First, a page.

Saturday, October 10, 2009

Anne Lamott on Donald Miller & Paul

Just finished reading two books in one sitting. My excuse? I'm home in bed with the flu, and Anne Lamott (one of my very favorite writers) endorses the two authors.

About the one, Lamott says, "I love Donald Miller. He is a man after my own heart."

About the other, she says, "Saint Paul, who can be such a grumpy book-thumper, said that where sin abounds, grace abounds, and I think this is Paul at his most insightful, hopeful, faithful, when it comes to politicians and to me — if by 'sin' we mean strictly the original archery term of missing the mark."

The reason I bought Miller's book in the first place is because of Lamott's endorsement on the cover above his name and the title, A Million Miles in a Thousand Years: What I Learned While Editing My Life. And Lamott seems so gracious towards Paul's grumpiness that I thought (as I blog this week on some of his Greek words) that I might read (again) the whole of his first Greek letter to the half-Hellene Timo-THeos (aka I Timothy).

Maybe it's the flu, maybe it's reading Miller's story-telling and Paul's letter-writing together - but side-by-side, the two seem strange. Let me show you what I mean. Without giving away too much of either, here are some excerpts (with Miller on the left in his original English, and Paul on the right in the rhetorical English translation called ESV):

I was watching the news the other night, and they were still covering that story in Mumbai about the terrorists who went on a shooting rampage.  The man on the news said that before the terrorists killed the Jews in the Jewish center, they tortured them.  I had to turn off the television, because I could see the torture in my head the way they were describing it.  I kept imagining these people, just living their daily lives, and then having them suddenly ended in unjust tragedy.  When we watch the news, we grieve all of this, but when we go to the movies, we want more of it.  Somehow we realize that great stories are told in conflict, but we are unwilling to embrace the potential greatness of the story we are actually in.  We think God is unjust, rather than a master story teller. (pages 31-32)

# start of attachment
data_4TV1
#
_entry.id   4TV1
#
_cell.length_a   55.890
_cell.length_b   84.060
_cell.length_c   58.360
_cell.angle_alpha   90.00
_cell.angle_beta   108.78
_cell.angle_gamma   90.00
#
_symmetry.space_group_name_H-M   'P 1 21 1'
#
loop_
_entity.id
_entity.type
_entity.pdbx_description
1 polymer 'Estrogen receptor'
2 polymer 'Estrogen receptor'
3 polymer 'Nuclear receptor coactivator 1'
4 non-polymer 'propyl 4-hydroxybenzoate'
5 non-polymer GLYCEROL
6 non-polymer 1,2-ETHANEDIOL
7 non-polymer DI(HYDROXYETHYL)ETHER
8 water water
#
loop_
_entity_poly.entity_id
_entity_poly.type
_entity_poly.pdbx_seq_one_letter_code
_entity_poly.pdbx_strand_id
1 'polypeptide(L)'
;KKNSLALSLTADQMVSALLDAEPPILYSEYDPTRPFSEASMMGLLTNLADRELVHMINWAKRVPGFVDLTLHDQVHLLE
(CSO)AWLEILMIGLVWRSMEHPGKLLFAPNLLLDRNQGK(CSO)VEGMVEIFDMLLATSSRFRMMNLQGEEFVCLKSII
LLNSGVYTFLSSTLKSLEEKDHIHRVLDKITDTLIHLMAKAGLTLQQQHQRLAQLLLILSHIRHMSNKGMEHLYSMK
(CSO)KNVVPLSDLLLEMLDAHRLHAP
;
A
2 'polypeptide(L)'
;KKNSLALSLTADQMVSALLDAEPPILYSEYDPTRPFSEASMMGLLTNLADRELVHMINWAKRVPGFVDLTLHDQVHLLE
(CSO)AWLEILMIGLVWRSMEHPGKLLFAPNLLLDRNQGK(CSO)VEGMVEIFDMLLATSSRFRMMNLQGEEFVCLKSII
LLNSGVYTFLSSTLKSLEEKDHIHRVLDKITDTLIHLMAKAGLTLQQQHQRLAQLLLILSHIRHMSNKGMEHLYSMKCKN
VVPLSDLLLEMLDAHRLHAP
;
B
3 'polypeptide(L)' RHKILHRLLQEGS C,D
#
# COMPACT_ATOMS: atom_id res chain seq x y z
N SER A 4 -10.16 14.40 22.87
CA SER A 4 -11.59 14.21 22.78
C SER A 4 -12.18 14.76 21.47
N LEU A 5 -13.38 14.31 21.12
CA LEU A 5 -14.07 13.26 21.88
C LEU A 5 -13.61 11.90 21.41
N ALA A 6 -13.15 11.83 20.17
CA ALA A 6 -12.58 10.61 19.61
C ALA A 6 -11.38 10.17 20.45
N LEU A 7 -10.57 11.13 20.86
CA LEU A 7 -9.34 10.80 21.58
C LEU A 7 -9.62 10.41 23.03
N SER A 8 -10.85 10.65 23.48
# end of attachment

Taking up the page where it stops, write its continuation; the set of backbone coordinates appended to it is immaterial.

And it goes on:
1:8 Now we know that the law is good, if one uses it lawfully, understanding this, that the law is not laid down for the just but for the lawless and disobedient, for the ungodly and sinners, for the unholy and profane, for those who strike their fathers and mothers, for murderers, 10 the sexually immoral, men who practice homosexuality, enslavers , liars, perjurers, and whatever else is contrary to sound doctrine, 11 in accordance with the gospel of the glory of the blessed God with which I have been entrusted. 12 I thank him who has given me strength, Christ Jesus our Lord, because he judged me faithful, appointing me to his service, 13 though formerly I was a blasphemer, persecutor, and insolent opponent. But I received mercy because I had acted ignorantly in unbelief, 
A couple of weeks later, I ran into a friend I hadn't seen in years...  He said he and his wife had a baby since he last saw me.  A little girl.  He pulled out his wallet and showed me pictures.  I asked him if it was scary being a father, and he told me, no, he loved it.  He said his life had gotten smaller.  His world had shrunk to his wife and kid, and all that mattered was keeping them safe.

"Your wife must be loving you," I said.

My friend went on to say that he was more in love with his wife than ever, which is not something men usually say to each other, even if it's true.  I don't know why we don't say those things, but we don't.  So I knew he must really be crazy about his wife.  He said he'd been preoccupied with work and hadn't paid much attention to life at home; but after the baby came, he saw his wife differently.

"She's amazing," my friend said, shaking his head.  "A baby came out of her body, for crying out loud.  And now she produces food.  She keeps the baby alive."

I asked him how his wife felt about all of this, thinking she must be excited to have her husband back.  My friend looked at me as though he were realizing he hadn't actually said anything to his wife.

"You haven't said anything?" I questioned.

"I guess I figured she knew," my friend suggested.

... I thought about my friend's story from his wife's perspective.  She only knows what he says and what he does, not what he thinks and what he feels.  I'm sure his wife picked up on his new-found enthusiasm, but it did help me realize the stories we tell ourselves are very different from the stories we tell the world.  I told him he ought to bring her flowers. He said that was good idea and asked me where he could get flowers.  (pages 72-73)